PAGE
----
Teen: I’m close to my dad. He’s definitely more relaxed than my mom about all this growing up/girl stuff, but usually he doesn’t take sides. Wise man! What can you recommend that would help my relationship with my mom?

Annie: Slow deep breathing (AKA re-centering) whenever you feel tempted to “engage” in her negativity. Check out  The Breathing Challenge. It is a challenge not to get stressed when the people around you are!

Also, try opening up to your dad and tell him how much you want a healthier relationship with your mom. Ask for his help in talking to her. Perhaps some calmly worded feedback from your dad would make your mom aware of how her behavior is contributing to the arguments. So talk to your dad and practice breathing. OK?

Teen: OK- thanks a lot Terra, I think I will be able to handle these situations with my mom better in the future.

Filed under: Parenting,Teens,Tips — Tags: , , , — Annie @ 4:35 pm

What do moms & daughters want from each other anyway?

February 17, 2011

Love comes from understanding

I recently led a very special Mom/Daughter workshop. Sixty moms showed up each with a middle or high school daughter in tow. My goal for our 90 minutes together was two-fold:

1) Offer pragmatic calming down strategies which I knew would come in handy next time Mom & Daughter find themselves in one of those “I can’t believe we’re fighting about this again!!!” fights.

2) Provide Moms & Daughters with opportunities to understand and appreciate the unique challenges facing the other generation.

I introduced the Calming Strategies: I’m going to teach you how to do re-centering breathing. So next time you feel off-balance (and believe me there’s always a next time), you can get yourself back to the place where you do your best thinking. Give me a couple of  minutes of your time and you’ll have a tool you can use whenever  you’re about to ‘lose it.’  It’s very easy to breathe. The real challenge is to remember to breathe when you need to. And that would be any time you and your daughter or you and your mom get locked in a DESTRUCTIVE WASTE OF TIME yelling match – which covers pretty much all yelling matches.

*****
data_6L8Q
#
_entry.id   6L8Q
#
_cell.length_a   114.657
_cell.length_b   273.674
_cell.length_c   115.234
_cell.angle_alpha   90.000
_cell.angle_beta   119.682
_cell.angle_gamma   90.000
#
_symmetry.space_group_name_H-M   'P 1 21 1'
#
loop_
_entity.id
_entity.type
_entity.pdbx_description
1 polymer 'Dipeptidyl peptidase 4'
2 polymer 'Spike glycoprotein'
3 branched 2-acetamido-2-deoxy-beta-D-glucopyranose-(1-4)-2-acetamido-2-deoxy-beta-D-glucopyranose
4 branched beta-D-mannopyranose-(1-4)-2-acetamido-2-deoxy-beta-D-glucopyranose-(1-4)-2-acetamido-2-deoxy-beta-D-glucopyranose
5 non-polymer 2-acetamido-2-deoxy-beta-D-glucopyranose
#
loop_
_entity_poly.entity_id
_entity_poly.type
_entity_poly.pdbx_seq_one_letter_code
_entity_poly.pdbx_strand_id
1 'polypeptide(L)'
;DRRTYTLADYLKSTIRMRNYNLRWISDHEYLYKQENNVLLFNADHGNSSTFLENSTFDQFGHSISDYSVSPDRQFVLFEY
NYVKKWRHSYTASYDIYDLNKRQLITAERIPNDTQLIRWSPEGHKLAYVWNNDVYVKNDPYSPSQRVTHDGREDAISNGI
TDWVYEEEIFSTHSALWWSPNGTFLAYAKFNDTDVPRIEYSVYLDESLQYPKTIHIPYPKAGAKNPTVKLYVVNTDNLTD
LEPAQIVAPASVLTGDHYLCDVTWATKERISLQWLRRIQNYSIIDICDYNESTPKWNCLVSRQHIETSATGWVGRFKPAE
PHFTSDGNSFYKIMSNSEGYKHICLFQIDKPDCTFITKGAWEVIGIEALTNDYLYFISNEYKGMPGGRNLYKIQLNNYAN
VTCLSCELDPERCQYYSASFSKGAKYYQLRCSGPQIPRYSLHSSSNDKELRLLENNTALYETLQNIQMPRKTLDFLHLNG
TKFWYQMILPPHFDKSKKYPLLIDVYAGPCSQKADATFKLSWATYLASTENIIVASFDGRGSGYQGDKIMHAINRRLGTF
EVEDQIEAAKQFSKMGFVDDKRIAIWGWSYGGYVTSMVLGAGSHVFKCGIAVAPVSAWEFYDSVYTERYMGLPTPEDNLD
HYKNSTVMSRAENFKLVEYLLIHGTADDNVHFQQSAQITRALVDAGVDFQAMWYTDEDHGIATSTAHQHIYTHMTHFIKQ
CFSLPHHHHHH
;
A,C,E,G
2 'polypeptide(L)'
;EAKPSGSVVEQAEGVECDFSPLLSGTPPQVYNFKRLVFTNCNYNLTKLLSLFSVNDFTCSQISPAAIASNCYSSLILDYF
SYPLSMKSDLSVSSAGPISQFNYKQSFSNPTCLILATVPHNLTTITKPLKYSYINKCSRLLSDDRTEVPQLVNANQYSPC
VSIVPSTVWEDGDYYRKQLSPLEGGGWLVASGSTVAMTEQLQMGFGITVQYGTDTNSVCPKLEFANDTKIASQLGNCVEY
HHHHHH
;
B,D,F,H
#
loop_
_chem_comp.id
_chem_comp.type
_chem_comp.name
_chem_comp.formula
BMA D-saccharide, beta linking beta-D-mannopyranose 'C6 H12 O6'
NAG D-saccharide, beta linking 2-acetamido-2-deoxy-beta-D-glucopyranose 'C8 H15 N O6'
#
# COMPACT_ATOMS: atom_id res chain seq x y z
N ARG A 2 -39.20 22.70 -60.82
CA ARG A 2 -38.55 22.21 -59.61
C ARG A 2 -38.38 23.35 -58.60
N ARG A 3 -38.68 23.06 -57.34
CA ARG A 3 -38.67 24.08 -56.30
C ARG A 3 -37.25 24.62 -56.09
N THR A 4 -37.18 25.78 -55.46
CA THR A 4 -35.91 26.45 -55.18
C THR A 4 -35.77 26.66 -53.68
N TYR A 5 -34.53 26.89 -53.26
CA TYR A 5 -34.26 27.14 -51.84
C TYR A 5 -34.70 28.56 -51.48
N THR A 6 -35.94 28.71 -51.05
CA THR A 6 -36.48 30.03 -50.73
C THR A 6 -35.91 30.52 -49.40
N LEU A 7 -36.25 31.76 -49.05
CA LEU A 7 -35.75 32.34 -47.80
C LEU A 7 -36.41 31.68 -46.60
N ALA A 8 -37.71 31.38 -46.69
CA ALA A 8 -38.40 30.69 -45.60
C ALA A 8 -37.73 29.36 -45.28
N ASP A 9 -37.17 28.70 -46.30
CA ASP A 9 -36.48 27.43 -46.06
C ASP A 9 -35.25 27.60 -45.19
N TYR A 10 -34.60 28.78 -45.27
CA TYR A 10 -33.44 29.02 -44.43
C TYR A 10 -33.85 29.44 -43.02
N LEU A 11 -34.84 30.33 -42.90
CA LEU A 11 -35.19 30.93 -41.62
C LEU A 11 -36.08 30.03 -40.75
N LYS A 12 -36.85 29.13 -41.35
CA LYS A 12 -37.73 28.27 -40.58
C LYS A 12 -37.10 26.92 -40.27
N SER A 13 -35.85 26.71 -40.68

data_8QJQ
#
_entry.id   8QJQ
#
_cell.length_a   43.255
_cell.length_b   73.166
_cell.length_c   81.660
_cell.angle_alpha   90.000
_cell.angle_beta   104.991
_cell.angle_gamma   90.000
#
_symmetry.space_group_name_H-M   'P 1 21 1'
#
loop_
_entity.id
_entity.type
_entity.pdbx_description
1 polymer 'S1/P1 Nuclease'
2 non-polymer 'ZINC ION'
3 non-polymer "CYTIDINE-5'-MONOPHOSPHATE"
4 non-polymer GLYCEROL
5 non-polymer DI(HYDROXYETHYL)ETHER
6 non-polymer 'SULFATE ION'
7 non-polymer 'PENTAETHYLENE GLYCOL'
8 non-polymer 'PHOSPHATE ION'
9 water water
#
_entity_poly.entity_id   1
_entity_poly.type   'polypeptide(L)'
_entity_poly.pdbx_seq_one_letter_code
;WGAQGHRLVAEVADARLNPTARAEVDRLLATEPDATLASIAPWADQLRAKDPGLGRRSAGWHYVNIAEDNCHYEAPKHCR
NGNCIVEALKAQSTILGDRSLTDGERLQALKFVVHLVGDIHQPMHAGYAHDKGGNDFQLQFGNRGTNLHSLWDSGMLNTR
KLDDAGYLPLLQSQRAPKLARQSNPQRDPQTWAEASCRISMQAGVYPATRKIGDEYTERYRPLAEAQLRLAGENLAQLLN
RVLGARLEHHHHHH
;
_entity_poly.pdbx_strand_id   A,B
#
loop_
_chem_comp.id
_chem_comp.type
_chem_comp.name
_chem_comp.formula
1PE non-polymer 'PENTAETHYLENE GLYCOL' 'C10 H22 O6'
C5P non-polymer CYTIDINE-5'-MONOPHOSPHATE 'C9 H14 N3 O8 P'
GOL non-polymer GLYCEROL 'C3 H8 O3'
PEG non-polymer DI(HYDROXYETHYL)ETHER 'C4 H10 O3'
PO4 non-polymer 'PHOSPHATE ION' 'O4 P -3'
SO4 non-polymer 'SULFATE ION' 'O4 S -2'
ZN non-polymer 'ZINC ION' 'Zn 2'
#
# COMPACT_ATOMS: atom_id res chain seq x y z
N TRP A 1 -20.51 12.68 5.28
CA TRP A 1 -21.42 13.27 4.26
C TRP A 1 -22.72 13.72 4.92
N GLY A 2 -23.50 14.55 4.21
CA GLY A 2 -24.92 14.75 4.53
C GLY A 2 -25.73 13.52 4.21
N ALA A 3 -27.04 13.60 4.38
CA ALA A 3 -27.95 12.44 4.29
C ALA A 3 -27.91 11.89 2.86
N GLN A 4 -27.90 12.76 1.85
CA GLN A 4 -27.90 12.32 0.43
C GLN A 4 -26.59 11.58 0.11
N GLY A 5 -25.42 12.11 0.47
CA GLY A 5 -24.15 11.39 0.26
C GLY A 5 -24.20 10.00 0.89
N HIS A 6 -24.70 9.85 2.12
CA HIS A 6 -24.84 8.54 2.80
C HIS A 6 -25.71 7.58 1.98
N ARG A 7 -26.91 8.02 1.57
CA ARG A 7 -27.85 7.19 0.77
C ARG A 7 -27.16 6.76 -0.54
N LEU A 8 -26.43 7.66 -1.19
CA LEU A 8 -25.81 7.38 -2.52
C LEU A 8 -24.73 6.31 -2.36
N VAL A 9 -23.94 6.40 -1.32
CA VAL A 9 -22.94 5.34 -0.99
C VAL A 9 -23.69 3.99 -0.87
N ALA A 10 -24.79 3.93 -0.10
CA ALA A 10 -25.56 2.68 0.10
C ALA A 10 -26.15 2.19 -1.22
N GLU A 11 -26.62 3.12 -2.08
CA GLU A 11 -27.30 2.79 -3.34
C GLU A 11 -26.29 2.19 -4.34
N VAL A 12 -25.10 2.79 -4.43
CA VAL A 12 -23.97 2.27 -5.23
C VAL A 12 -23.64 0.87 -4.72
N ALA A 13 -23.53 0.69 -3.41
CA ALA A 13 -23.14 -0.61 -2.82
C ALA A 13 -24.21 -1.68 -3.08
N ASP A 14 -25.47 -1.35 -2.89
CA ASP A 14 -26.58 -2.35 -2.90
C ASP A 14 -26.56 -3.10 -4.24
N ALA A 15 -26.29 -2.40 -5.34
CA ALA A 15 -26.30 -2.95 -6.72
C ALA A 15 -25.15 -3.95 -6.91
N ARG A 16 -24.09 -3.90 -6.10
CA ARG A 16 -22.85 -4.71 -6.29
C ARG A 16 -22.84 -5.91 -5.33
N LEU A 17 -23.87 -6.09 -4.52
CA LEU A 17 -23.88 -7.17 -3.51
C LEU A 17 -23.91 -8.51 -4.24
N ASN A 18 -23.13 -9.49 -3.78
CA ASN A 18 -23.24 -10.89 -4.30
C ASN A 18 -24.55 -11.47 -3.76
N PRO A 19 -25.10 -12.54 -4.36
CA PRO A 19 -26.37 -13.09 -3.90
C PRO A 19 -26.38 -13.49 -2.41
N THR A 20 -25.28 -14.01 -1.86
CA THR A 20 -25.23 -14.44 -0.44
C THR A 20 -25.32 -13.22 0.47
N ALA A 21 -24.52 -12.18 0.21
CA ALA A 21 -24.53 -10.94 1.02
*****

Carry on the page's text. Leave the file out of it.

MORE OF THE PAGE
Here’s how to breathe. Go for it!

As for the Opportunities to Understand one another, those came in the form of 20 posted questions lining both sides of  the room. These first six were for Moms and Daughters:

1. I’m very proud of my daughter/my mom when______

Most common Mom answers: Shows backbone. Achieves a goal she’s worked for. Helps others.

Most common Daughter answers: Wears cute clothes. Does what she loves. Trusts me & relaxes.

2. I wish my daughter/my mom would _______ more.

Most common Mom answers: Help (do chores) without being asked. Open up and talk to me.

Most common Daughter answers: Trust me. Understand me. Listen to me.

3. I’d like to apologize to my daughter/my mom for______

Most common Mom answers: Yelling & losing patience. Being critical. Not listening.

Most common Daughter answers: Being rude/disrespectful/bitchy. Taking things out on her.